King’s Revenue

Irish revenue equivalent to English revenue comprised income from feudal rights, annual payments, rents of demesne lands, farm rents of towns, profits of county courts, profits of justice and customs.  Customs were levied on wool and hides from ports in Ireland including those within the liberties.

The escheator was responsible for lands temporarily in the King’s hands because of the minority of tenants-in-chief of vacancy in a bishop or abbey.  The income was sporadic. Escheators employ deputies and sub escheators through the country.  In the early period, the income from the escheator was significant.

Relief  paid by heirs of full age were paid directly to the exchequer.  Aids, assistance and money given by the tenant to his lord were the equivalent of tax.  Scutage, the commutation paid by military tenant instead of service was of  considerable importance in the 13th century.

From the 13th century, there was a tendency to apply revenue directly in  payment of officials and part payment of their salaries or to cities for repair of their walls. The profits of justice referred to fees payable on the issue of writs, fine imposed, confiscations from felons, fines and sums paid for pardon.

Origin of Taxation

Taxation originated from the obligations of vassals to assist their lord when necessity required.  Lords had rights to extract payments from his demesne land including chartered towns on  those lands.  Clerical immunities from  secular  taxation reduced over the period. Communities might be levied at different rates or there might be levies in some parts of the country only.

In the early 13th century, there was a general tax levy on personal property assessed by itinerant justices.  These are periodic levies from time to time.  At the same time, a system of levying subsidies for local purposes with  no correspondence in England was instituted.  They appear to have been mandated by the county courts.

After the reign of Edward, I, general taxation was provided for. Subsidies continued to be granted for general King’s purpose including wars against Scotland in the 14th century. By the middle of 14th century, substantial contributions from the English exchequer were required as the expenditure in Ireland was not met by  taxation.

Early Parliaments

Rulers held special sessions of their courts referred to as parliaments.  They initially had a judicial purpose.  In 1258, the Provisions of Oxford laid down that there should be at least three parliaments a year in England attended by councillors to treat of the common business of the realm and of the King.  In 1258, the provisions were applied to Ireland.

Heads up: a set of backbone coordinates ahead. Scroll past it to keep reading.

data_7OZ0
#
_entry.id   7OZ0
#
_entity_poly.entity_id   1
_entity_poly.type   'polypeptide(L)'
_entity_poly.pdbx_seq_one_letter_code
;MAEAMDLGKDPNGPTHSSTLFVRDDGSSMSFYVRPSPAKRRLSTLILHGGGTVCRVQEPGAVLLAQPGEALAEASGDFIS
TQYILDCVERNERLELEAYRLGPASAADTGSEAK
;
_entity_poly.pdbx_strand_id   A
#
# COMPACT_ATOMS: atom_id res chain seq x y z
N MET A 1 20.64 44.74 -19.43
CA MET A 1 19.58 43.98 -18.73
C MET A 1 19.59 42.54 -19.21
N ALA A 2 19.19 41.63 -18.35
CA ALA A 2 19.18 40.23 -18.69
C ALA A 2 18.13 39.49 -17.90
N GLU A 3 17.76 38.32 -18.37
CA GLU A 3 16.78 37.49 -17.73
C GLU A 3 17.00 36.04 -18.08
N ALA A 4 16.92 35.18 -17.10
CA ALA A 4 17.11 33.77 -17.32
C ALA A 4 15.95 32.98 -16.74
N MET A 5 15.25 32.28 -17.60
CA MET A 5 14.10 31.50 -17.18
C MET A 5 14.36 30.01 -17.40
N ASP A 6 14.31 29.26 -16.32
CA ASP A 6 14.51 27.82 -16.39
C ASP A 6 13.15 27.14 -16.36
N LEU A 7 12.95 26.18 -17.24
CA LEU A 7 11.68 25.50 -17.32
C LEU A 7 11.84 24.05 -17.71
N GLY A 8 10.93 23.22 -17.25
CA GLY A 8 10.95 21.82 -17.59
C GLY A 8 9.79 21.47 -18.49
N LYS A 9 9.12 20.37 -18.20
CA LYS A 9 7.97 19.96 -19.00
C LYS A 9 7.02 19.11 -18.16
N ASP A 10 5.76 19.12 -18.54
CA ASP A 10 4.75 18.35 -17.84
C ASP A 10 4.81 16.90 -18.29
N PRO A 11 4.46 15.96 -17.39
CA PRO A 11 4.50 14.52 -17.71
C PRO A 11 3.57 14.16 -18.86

The early parliaments comprised the council together with magnates both lay and ecclesiastical. Parliaments as constituted dealt with judicial matters occasionally produced legislation and principally conducted administrative business.

By the latter half of the 13th century, general taxation became a matter of parliaments throughout Western Europe. Apart from feudal charges, a freeman could not be taxed without his consent.  In time, the assemblies or parliaments bound those both absent and dissenting minorities.  They were bound to taxation by the consent of the majority.

Commons & Peers

Communities were summoned to send representatives to send taxation and other measures by the latter half of the 13th century.  By this time representatives of towns, shires and liberties were summoned together with the major magnates to parliamentary and quasi-parliamentary assemblies.

The assembly of peers, which later developed into the House of Lord by the 14th century consisted of the great magnates, initially, summoned by individual writ. Initially, the subtenants were bound by the consent of their  lords who were assumed to represent him. This position changed over time.  Different arrangements applied to towns.

Consent to taxation was most conveniently granted by parliaments so that commons became necessary and normal part of parliament.  By this stage, the consent of the lords was not assumed to bind the commons.

The summons of the commons in Irish parliaments became fixed in the middle of the 14th century.  Representatives of the lower clergy were also summoned. The representatives of the commons, the shires, liberties and towns became part of parliament by the end of the 14th century.  Most of the 32 Irish bishops were also summoned.

By the end of the 14th century, parliamentary taxation had become an established institution.  Local taxation also continued.  Legislation was passed on other issues, but it was generally marginal, designed to  solve immediate problems rather than dealing with policies.


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